We used a combination of epoxy buzzers (above) and small damsel nymphs pretty much all day, and whilst I’d have loved to try the dries it just wasn’t that kind of fishing. The simple rule at Blagdon is always to find the feeding depth as once you’ve done that then it’s just a matter of getting the fly right.
My partner took a stunning rainbow on a size 12 red epoxy buzzer, and then I took one on a black. We tried larger flies through the day, but the fish wanted them small, as so often happens in a flat calm. Long 5lb fluorocarbon leaders were essential, as was a stealthy approach with the boat. Quite often we overlook this factor, but one of my essential fly fishing tips for the boat angler would be not to clunk about, because any careless noise or clatter might send the fish away for half an hour or more. This is never truer than when it’s calm and there are no waves or windy gusts to cover your presence!
It was almost a stalking day, just moving the boat quietly amongst the semi-submerged withies and keeping an eye out for any kind of sub-surface water movement. Very calm and fairly tricky, but I absolutely loved it! To my shame, I hadn’t been to Blagdon yet this season and it reminded me again, as it has so many times over the years, that this is still the very best Stillwater trout fishing in the land. The natural beauty of the valley, the fact that the lake feels like a lake and not a man-made reservoir, and then the simple atmosphere of the place. Nothing comes close and I honestly think nothing ever could.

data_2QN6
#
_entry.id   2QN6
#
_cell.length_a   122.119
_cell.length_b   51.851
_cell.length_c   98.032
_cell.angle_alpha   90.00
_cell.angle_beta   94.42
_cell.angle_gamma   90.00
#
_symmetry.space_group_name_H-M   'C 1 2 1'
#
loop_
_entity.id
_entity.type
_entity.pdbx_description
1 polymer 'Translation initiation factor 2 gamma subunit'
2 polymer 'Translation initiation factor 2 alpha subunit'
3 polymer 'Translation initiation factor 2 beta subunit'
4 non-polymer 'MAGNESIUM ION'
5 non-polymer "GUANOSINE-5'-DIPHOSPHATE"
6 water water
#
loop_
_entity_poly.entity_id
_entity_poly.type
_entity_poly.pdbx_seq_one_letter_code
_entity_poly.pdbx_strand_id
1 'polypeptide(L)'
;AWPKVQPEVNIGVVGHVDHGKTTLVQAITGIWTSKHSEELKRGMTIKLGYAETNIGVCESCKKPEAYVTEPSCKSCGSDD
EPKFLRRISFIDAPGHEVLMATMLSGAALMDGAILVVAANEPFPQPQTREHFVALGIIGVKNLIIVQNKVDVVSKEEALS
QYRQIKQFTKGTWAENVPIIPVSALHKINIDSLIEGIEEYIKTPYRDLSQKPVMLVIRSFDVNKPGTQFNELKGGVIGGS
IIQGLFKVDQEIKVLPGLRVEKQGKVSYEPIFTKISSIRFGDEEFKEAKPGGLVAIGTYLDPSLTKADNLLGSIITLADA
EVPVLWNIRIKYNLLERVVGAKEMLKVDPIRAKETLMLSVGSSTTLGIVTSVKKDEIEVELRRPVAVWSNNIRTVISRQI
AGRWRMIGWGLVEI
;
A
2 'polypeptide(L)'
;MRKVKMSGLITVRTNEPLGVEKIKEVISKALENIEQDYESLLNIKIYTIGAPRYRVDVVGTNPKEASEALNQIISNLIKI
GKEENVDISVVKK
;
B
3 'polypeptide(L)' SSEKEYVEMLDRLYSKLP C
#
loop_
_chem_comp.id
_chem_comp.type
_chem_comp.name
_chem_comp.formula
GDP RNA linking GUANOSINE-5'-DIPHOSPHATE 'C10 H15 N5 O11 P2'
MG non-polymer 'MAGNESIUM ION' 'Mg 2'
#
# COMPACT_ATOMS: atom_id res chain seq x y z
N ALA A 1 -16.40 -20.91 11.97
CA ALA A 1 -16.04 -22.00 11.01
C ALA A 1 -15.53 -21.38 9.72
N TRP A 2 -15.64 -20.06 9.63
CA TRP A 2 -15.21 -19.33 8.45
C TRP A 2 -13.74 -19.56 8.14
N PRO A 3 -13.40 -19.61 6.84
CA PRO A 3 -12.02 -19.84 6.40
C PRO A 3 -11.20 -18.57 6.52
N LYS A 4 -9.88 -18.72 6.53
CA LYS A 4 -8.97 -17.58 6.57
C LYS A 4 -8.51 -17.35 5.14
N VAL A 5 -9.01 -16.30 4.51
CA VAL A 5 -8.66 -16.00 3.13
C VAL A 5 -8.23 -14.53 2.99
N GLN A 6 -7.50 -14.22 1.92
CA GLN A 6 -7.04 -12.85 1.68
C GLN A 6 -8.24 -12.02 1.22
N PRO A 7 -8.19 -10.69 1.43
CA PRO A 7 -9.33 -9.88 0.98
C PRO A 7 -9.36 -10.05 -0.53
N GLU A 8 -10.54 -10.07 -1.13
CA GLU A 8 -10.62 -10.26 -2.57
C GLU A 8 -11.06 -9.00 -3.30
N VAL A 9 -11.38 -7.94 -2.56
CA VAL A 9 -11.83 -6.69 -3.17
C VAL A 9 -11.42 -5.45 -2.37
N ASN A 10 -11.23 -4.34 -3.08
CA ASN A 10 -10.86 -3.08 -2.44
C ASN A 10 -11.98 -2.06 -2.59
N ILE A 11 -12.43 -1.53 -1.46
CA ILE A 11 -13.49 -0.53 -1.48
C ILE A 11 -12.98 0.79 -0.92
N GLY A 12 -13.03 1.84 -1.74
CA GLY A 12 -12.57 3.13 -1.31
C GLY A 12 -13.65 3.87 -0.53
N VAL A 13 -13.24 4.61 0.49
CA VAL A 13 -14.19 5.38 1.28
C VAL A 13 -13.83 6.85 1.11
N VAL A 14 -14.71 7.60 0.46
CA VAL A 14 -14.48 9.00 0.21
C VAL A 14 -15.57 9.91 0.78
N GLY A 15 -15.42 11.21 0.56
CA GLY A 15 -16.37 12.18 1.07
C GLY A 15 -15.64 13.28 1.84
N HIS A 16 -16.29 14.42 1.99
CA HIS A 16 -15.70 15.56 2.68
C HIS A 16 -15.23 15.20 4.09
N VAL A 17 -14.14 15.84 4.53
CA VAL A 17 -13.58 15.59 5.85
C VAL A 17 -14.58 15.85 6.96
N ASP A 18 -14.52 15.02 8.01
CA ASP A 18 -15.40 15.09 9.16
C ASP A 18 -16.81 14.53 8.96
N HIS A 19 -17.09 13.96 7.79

We returned all our fish, including a lovely brown (above) that gave by far the best fight of the day. It was absorbing fishing but I have to confess that I spent almost as much time just simply soaking up the unique Blagdon ‘feel’.
For me, it’s England’s spiritual home of still water fly fishing without a doubt, but it’s also still the benchmark by which others are judged. Blagdon fully deserves it’s place at the top and I suspect these images will stir happy memories in many angling hearts. It has a very special place in mine, whether it’s a bite filled session, or one of those challenging sessions that really sharpen our skills.
Until next time, I wish you enjoyable fishing and urge you to get out there while you can.
Further Information & Top Flies for Blagdon & Bristol Water Fisheries